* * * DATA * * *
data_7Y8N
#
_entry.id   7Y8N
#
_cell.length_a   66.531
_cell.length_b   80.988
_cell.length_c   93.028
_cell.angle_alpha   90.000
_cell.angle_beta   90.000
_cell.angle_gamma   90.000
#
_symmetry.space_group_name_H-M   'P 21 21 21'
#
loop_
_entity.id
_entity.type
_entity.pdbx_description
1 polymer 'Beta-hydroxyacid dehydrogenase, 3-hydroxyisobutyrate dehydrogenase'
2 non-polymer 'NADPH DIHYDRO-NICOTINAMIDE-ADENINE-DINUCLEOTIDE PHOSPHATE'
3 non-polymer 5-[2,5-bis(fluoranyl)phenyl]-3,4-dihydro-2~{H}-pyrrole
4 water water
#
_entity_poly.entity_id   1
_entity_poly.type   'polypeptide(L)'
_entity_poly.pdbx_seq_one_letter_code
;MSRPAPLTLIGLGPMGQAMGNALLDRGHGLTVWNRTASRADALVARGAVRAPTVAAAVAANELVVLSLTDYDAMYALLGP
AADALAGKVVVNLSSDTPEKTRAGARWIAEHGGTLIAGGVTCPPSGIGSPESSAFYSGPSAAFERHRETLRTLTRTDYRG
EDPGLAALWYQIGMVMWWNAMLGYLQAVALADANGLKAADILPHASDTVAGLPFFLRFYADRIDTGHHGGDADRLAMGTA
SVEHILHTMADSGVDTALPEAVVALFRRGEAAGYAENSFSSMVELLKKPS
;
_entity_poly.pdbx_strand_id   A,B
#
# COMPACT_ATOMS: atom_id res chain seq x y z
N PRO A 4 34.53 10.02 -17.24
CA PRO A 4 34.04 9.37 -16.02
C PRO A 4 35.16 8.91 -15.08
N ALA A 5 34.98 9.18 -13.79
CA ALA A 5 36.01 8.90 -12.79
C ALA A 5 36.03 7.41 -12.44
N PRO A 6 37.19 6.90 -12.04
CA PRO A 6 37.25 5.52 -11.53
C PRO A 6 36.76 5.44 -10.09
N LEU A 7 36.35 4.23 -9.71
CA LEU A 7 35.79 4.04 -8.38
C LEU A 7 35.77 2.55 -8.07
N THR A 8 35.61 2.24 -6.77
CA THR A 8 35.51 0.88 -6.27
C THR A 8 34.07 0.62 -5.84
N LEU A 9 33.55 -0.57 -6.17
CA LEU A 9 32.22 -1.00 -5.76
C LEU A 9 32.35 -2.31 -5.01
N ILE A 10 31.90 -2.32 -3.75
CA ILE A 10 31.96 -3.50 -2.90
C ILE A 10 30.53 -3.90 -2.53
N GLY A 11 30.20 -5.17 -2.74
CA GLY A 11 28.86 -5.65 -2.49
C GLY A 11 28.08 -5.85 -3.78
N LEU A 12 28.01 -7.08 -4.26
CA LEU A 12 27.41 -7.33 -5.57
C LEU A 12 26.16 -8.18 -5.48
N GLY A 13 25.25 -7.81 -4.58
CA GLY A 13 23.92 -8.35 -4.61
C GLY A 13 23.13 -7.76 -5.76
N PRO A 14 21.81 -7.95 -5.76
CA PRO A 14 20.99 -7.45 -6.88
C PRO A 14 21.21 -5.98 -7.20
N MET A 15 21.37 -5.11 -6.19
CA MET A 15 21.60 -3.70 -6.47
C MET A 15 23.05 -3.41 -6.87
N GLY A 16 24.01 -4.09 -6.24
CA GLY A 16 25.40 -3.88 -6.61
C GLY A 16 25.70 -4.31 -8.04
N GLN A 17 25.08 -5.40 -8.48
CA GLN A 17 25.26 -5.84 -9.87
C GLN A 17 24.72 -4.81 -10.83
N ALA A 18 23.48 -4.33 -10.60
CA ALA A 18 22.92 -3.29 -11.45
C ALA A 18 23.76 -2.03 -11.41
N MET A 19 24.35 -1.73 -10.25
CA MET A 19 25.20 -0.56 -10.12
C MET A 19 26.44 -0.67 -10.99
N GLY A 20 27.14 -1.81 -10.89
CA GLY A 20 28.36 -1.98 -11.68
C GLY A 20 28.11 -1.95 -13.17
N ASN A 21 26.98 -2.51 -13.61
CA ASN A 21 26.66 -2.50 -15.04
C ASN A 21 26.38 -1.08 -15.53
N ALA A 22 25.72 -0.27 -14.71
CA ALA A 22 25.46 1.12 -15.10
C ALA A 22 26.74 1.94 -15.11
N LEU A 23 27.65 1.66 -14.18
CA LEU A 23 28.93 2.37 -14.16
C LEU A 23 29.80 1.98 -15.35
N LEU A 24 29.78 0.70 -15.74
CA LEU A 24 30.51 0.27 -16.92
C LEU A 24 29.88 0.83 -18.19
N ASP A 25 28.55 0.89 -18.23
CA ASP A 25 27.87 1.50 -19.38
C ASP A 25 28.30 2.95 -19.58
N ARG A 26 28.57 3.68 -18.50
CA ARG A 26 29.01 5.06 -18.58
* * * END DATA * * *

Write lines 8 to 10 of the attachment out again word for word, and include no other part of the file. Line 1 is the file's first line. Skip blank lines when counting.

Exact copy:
_cell.angle_alpha   90.000
_cell.angle_beta   90.000
_cell.angle_gamma   90.000